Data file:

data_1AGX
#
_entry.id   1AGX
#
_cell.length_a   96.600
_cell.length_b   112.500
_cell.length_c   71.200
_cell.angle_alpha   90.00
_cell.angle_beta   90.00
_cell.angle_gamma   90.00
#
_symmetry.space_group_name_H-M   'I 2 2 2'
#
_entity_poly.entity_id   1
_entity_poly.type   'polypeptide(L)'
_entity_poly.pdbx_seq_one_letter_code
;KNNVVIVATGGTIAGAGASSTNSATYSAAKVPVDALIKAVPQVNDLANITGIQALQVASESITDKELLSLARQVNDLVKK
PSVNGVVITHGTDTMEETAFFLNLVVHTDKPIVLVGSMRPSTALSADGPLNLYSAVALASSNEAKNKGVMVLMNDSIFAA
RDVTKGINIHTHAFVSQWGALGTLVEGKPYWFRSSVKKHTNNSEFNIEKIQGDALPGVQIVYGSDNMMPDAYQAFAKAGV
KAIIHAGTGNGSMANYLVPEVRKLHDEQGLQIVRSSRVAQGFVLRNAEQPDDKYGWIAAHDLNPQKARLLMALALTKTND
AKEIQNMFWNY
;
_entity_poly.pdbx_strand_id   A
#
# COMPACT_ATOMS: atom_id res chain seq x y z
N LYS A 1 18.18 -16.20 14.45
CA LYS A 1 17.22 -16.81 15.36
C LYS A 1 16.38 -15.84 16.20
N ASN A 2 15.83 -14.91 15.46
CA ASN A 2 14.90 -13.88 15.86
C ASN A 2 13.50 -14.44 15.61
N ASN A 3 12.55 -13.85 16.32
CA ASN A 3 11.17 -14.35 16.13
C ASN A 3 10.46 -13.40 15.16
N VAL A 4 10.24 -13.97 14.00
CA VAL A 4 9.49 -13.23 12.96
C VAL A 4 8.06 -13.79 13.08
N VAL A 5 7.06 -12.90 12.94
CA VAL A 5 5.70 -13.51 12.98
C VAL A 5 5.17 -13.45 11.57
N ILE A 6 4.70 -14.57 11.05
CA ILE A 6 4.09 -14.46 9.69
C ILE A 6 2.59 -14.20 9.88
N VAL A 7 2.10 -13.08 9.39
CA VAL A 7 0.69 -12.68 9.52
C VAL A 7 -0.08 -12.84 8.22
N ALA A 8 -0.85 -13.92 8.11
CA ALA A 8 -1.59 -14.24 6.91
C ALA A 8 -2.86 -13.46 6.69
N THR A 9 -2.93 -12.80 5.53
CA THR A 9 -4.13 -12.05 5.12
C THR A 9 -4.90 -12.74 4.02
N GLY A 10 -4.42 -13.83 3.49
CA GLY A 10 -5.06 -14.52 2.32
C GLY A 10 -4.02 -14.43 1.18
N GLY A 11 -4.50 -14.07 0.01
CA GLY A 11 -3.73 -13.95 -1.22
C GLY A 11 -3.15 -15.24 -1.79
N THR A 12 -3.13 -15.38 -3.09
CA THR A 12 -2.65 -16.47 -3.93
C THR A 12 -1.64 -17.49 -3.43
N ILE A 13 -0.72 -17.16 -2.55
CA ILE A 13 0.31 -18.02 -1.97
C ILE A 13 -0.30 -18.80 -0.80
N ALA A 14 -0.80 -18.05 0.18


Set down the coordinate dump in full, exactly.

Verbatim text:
data_1AGX
#
_entry.id   1AGX
#
_cell.length_a   96.600
_cell.length_b   112.500
_cell.length_c   71.200
_cell.angle_alpha   90.00
_cell.angle_beta   90.00
_cell.angle_gamma   90.00
#
_symmetry.space_group_name_H-M   'I 2 2 2'
#
_entity_poly.entity_id   1
_entity_poly.type   'polypeptide(L)'
_entity_poly.pdbx_seq_one_letter_code
;KNNVVIVATGGTIAGAGASSTNSATYSAAKVPVDALIKAVPQVNDLANITGIQALQVASESITDKELLSLARQVNDLVKK
PSVNGVVITHGTDTMEETAFFLNLVVHTDKPIVLVGSMRPSTALSADGPLNLYSAVALASSNEAKNKGVMVLMNDSIFAA
RDVTKGINIHTHAFVSQWGALGTLVEGKPYWFRSSVKKHTNNSEFNIEKIQGDALPGVQIVYGSDNMMPDAYQAFAKAGV
KAIIHAGTGNGSMANYLVPEVRKLHDEQGLQIVRSSRVAQGFVLRNAEQPDDKYGWIAAHDLNPQKARLLMALALTKTND
AKEIQNMFWNY
;
_entity_poly.pdbx_strand_id   A
#
# COMPACT_ATOMS: atom_id res chain seq x y z
N LYS A 1 18.18 -16.20 14.45
CA LYS A 1 17.22 -16.81 15.36
C LYS A 1 16.38 -15.84 16.20
N ASN A 2 15.83 -14.91 15.46
CA ASN A 2 14.90 -13.88 15.86
C ASN A 2 13.50 -14.44 15.61
N ASN A 3 12.55 -13.85 16.32
CA ASN A 3 11.17 -14.35 16.13
C ASN A 3 10.46 -13.40 15.16
N VAL A 4 10.24 -13.97 14.00
CA VAL A 4 9.49 -13.23 12.96
C VAL A 4 8.06 -13.79 13.08
N VAL A 5 7.06 -12.90 12.94
CA VAL A 5 5.70 -13.51 12.98
C VAL A 5 5.17 -13.45 11.57
N ILE A 6 4.70 -14.57 11.05
CA ILE A 6 4.09 -14.46 9.69
C ILE A 6 2.59 -14.20 9.88
N VAL A 7 2.10 -13.08 9.39
CA VAL A 7 0.69 -12.68 9.52
C VAL A 7 -0.08 -12.84 8.22
N ALA A 8 -0.85 -13.92 8.11
CA ALA A 8 -1.59 -14.24 6.91
C ALA A 8 -2.86 -13.46 6.69
N THR A 9 -2.93 -12.80 5.53
CA THR A 9 -4.13 -12.05 5.12
C THR A 9 -4.90 -12.74 4.02
N GLY A 10 -4.42 -13.83 3.49
CA GLY A 10 -5.06 -14.52 2.32
C GLY A 10 -4.02 -14.43 1.18
N GLY A 11 -4.50 -14.07 0.01
CA GLY A 11 -3.73 -13.95 -1.22
C GLY A 11 -3.15 -15.24 -1.79
N THR A 12 -3.13 -15.38 -3.09
CA THR A 12 -2.65 -16.47 -3.93
C THR A 12 -1.64 -17.49 -3.43
N ILE A 13 -0.72 -17.16 -2.55
CA ILE A 13 0.31 -18.02 -1.97
C ILE A 13 -0.30 -18.80 -0.80
N ALA A 14 -0.80 -18.05 0.18